What’s ailing elk in the upper Clearwater River basin isn’t a mystery.
The habitat that was once ideal for elk has aged and led to a dramatic drop in numbers. Predators like gray wolves and, to a lesser extent, black bears and mountain lions, are holding them down.
Fix those two things — reduce predator populations and convert the habitat to include more young forests and brush fields — and elk are likely to rebound.
“It’s a two-prong thing. Fish and Game needs to responsibly manage wildlife including predators and we think our land management agencies also need to responsibly manage habitat as it relates to wildlife,” said Dave Cadwallader, supervisor of the Idaho Department of Fish and Game’s Clearwater Region.
The diagnosis and prescription have been talked about for at least 20 years, if not more. They were recently given renewed emphasis by being included in Fish and Game’s 10-year elk management plan.
The problem — both of those things are really difficult to achieve.
“I think everybody knows what needs to happen but nobody can really do it,” said Leo Crane, a retired outfitter from Orofino.
Backcountry fires and front country logging have been tagged as the best way to fix habitat in the Lolo Zone, and treating noxious weeds is one of the main habitat treatments prescribed for the Selway Zone.
Using fire is dependant upon a mix of human and natural conditions that rarely align. Often, the forests blanketing the Lochsa and North Fork of the Clearwater drainages — the country that makes up the Lolo Zone — are naturally wet enough to prevent fires from growing large enough to create good elk habitat. Crane calls it the “asbestos forest.”
When the upper Clearwater is dry, the entire region is often plagued by extreme fire danger and heavy smoke from existing fires. Under those conditions, U.S. Forest Service officials sometimes lack the leeway to allow fires that might improve habitat to burn, or to start prescribed fires that will produce even more smoke.
Logging is constrained by environmental concerns and happens on a much smaller scale than in decades past. The Forest Service has started to treat weeds in the Selway Zone. But the infestations are so advanced that it will likely take decades to reverse.
Idaho is in the midst of its third consecutive wolf hunting season. Harvest is high in some places that have good road access. Hunters and trappers have killed 70 wolves this season in the Panhandle Region and 36 in the Dworshak-Elk City Zone. But in places where access is difficult, harvest is anemic. Only eight wolves have been killed in the Selway Zone and 15 in the Lolo.
“We don’t have very high harvest,” said Jim White, one of the architects of the department’s elk management plan. “Either you can’t get there, or it’s really expensive, or you have to spend more time than most people have these days.”
The department prefers to manage predators through hunting and trapping. But its predator management plan for the Selway and Lolo zones call for extraordinary methods when necessary.
The department has used aerial gunning in the past, and has paid its employees to trap wolves. Although neither has been highly successful, Cadwallader said both could be employed in the future.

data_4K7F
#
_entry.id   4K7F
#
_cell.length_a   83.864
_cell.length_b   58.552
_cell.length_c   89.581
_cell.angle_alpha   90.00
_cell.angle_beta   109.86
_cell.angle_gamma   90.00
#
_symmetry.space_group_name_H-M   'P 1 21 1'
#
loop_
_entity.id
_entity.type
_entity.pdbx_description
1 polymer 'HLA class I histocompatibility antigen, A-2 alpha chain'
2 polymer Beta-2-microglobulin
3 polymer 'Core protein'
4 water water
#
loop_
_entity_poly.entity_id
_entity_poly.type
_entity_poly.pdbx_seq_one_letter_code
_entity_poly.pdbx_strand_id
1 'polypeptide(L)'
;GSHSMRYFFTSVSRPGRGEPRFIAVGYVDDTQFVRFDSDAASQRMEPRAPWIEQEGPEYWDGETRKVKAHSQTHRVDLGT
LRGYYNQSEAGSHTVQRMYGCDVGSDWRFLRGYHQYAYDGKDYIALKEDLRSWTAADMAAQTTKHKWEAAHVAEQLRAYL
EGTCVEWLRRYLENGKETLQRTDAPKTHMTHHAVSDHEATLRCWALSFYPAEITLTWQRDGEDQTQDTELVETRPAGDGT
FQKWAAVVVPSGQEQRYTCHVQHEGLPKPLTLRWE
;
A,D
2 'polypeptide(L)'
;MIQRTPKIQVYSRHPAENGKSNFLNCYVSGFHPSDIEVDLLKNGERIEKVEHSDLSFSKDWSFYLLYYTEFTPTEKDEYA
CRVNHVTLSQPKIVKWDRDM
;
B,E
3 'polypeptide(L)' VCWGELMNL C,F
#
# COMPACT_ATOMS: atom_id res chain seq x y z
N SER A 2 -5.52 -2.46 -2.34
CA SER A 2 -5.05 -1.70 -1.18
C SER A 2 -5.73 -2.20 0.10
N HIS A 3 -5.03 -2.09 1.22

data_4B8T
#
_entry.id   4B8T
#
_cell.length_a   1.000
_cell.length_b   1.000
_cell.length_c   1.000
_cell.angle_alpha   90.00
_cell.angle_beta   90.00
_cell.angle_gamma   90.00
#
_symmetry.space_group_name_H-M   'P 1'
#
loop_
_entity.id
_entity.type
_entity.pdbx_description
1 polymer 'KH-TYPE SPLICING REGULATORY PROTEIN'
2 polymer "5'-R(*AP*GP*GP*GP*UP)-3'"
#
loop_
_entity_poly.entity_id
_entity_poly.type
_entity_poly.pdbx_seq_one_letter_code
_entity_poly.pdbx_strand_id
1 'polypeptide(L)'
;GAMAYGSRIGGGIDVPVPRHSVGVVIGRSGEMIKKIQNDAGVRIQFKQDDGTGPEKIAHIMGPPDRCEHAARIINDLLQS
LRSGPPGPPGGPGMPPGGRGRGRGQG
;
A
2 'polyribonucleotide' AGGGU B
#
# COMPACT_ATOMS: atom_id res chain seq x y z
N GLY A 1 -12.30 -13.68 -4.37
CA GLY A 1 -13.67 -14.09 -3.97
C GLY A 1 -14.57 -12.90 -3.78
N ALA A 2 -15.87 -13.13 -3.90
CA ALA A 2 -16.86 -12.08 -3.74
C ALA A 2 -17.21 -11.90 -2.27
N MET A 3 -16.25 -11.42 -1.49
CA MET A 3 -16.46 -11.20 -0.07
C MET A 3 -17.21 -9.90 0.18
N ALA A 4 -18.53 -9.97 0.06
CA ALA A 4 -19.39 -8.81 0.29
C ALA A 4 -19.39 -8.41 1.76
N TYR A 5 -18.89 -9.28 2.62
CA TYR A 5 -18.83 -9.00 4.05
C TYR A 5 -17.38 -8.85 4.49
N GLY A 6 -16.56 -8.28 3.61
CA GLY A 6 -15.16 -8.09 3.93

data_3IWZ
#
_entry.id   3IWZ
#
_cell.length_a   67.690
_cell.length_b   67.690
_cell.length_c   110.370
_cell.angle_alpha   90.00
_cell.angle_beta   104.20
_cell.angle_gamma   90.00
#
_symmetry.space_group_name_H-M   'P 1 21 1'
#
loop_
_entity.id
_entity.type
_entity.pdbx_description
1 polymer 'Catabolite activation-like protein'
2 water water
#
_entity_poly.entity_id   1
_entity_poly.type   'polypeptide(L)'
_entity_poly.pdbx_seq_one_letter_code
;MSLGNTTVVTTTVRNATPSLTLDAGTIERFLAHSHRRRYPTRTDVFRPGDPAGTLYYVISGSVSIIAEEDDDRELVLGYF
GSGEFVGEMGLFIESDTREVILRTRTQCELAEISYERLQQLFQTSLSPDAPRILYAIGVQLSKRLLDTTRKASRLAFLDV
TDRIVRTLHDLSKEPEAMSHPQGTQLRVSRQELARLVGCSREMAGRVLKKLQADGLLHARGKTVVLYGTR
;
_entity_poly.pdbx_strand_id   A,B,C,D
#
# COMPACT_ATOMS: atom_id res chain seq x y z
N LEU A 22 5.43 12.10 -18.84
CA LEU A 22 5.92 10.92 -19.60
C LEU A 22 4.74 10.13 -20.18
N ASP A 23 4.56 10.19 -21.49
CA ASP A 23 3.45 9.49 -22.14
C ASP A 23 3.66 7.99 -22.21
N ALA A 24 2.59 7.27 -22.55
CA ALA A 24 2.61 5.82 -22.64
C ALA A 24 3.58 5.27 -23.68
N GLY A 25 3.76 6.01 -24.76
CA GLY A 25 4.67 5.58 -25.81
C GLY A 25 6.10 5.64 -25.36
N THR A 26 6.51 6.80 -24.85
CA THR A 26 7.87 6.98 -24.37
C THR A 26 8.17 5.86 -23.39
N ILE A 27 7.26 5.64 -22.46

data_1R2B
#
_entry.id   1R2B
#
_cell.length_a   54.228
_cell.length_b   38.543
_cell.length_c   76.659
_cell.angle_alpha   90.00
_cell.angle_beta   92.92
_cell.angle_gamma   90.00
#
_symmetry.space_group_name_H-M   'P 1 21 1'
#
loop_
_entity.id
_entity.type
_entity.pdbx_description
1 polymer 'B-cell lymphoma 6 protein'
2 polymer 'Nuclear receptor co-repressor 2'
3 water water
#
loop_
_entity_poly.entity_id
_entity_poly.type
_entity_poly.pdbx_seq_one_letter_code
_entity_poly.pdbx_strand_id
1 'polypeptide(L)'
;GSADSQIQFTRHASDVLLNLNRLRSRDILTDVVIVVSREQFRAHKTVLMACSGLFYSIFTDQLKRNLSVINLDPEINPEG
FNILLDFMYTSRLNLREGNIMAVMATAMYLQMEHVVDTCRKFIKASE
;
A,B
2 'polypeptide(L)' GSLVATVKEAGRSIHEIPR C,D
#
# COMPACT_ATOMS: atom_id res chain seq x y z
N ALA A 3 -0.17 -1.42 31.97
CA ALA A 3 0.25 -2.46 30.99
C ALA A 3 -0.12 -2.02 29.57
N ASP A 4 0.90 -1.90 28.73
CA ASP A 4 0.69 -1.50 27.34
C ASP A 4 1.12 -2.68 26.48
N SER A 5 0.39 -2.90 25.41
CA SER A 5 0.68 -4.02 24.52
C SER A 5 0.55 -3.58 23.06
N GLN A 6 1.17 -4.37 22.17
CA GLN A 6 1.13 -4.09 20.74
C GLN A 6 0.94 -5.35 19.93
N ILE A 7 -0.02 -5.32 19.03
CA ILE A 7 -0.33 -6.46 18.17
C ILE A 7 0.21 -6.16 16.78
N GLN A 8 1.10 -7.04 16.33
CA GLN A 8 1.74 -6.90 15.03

“We may have to consider all the tools in the toolbox and look at some other things down the road if we continue to not meet (elk) objectives,” he said.
Many hunters have been calling on the department to do more to reduce predation and that part of the plan has won some praise.
“Idaho Fish and Game is getting it right if they are going to do this,” said Donald Thornton, an 85-year-old hunter form Juliaetta who fondly recalls the good-old-days of elk hunting in the upper Clearwater. “If they are going to have elk they have to get rid of the predators.”
On the habitat front, the department is trying to convince federal land managers to do more. For the first time, its elk management plan calls for habitat improvements, something it has no control over.
“We have not made habitat a large component of the majority of our species plans in the past and with this elk plan we tried to do that,” White said. “We are realizing we can’t just manage big game populations with harvest and management of hunters. We have to be a main player on the habitat issue too. That was kind of recognized in past plans, but we didn’t get down to specifics of what we thought needed to be done, probably because we weren’t the ones doing it.”
The Nez Perce-Clearwater National Forest manages habitat in the Lolo and Selway, while the IDFG is responsible for managing wildlife. White said the prescriptions in the elk plan are designed to help the Forest Service justify projects that will help elk. The department has temporarily loaned one of its wildlife biologists to the federal agency so it has more manpower and elk expertise.
It is also participating in a new elk research sponsored by the Clearwater Basin Collaborative. The study is designed to produce detailed data that will indicate what types of habitat projects will provide the most benefit to elk (see related story). It is hoped it will help the U.S. Forest Service justify some of the things it wants to do to help elk.
“To just say Jim White knows where to go to do a timber sale or a prescribed burn for elk, that doesn’t fly when you are writing an EA or an EIS,” he said.
Elk have been declining for decades and those long involved in efforts to reverse the trend know even if the latest efforts work, it’s going to take time.
“I won’t live to see anything improve. I’m almost 80 years old now, and I will never see it,” Crane said. “It’s going to take generations if everything works right.”